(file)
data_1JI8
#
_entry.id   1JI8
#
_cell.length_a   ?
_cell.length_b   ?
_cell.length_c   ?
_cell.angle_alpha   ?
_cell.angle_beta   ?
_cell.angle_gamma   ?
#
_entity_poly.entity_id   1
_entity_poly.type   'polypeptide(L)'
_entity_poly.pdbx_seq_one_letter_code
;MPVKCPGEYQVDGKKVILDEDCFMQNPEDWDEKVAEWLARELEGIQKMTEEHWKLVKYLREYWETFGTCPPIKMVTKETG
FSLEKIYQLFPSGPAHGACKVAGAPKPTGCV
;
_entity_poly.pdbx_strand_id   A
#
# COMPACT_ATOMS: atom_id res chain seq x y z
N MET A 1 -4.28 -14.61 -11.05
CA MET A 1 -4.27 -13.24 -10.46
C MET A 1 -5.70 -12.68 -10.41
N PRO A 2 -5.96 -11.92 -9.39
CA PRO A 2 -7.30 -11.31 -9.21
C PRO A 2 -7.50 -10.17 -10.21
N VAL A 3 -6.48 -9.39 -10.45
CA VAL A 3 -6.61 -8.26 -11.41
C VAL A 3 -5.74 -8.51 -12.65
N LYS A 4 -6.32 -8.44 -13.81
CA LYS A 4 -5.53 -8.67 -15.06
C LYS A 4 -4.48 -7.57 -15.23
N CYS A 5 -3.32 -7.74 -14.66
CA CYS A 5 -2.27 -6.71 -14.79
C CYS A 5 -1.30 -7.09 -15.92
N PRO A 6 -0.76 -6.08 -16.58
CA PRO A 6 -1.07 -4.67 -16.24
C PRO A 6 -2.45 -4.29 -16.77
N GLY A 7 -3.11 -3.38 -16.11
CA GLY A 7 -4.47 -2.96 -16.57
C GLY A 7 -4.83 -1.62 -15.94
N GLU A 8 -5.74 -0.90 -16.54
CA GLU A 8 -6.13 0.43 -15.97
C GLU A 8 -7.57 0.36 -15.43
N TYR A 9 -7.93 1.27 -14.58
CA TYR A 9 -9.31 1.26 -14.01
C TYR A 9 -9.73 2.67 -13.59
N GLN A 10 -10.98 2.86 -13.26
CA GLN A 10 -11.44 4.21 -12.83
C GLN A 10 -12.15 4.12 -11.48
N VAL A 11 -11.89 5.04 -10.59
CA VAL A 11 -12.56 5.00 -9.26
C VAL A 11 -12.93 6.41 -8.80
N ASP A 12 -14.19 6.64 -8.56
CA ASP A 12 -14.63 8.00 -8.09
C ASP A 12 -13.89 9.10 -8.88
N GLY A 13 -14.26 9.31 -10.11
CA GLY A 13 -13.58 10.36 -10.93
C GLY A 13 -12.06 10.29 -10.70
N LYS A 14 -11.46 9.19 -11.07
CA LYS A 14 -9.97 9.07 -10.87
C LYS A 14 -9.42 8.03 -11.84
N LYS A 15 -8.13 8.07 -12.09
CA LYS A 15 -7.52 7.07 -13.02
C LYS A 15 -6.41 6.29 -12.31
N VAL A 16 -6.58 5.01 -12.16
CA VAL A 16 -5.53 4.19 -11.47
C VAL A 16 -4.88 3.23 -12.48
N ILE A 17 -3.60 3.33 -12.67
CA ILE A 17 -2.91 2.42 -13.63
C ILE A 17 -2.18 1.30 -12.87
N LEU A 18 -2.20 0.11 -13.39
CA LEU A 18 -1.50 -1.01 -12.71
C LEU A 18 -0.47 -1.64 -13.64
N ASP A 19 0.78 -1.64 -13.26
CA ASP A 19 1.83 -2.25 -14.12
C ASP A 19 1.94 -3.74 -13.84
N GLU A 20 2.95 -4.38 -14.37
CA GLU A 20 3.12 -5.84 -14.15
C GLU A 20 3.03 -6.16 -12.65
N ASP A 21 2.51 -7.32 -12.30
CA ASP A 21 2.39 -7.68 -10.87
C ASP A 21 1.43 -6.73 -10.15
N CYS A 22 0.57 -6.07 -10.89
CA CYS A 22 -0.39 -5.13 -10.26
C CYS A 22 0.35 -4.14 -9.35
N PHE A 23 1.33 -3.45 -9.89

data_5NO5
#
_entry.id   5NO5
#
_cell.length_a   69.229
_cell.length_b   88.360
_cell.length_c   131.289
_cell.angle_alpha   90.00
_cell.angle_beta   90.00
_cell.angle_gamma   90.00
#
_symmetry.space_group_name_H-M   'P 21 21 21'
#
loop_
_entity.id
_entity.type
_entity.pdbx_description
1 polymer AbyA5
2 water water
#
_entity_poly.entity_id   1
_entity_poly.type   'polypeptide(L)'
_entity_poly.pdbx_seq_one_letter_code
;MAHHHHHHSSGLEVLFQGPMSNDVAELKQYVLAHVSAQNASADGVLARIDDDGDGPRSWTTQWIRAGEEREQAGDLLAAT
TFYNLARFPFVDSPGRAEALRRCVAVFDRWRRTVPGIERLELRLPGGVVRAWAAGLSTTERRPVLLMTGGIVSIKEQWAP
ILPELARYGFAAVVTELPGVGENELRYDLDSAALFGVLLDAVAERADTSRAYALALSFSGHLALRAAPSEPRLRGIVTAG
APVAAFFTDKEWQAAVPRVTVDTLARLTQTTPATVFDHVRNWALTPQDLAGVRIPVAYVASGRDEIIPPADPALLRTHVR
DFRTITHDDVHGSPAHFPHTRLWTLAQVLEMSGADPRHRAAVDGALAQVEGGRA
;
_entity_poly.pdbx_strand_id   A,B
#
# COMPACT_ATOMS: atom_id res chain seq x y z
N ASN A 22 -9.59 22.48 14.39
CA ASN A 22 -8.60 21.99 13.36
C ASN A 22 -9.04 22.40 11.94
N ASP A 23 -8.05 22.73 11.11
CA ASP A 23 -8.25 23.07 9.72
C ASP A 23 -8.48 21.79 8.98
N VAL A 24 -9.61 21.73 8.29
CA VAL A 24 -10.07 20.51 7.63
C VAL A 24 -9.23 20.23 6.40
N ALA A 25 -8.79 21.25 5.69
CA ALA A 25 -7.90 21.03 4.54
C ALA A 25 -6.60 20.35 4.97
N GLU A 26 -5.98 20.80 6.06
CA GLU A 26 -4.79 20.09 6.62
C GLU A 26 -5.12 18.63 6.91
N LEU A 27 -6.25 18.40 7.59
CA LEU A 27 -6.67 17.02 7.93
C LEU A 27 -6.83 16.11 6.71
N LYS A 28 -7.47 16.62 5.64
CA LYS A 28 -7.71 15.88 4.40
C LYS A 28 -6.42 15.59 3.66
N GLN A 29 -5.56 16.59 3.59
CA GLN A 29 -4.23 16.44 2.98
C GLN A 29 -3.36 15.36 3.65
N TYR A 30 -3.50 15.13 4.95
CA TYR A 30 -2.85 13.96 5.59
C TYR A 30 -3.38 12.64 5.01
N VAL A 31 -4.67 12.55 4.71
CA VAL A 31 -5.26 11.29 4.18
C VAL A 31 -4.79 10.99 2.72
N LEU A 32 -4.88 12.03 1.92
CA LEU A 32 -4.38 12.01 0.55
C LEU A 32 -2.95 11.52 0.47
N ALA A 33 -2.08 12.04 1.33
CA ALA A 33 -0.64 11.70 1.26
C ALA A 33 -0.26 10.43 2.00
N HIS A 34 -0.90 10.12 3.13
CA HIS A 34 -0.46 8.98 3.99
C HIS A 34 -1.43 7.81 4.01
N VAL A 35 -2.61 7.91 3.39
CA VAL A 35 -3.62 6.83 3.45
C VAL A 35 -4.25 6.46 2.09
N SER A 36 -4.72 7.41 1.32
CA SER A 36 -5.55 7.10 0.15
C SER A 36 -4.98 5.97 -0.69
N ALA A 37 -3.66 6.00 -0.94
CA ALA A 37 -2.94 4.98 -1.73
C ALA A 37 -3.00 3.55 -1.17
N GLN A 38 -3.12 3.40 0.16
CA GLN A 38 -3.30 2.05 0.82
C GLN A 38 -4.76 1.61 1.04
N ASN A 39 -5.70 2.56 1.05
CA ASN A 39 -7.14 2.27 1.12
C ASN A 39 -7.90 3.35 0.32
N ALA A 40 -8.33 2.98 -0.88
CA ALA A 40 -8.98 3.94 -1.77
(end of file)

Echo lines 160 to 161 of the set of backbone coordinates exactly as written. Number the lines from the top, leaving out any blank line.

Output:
CA VAL A 35 -3.62 6.83 3.45
C VAL A 35 -4.25 6.46 2.09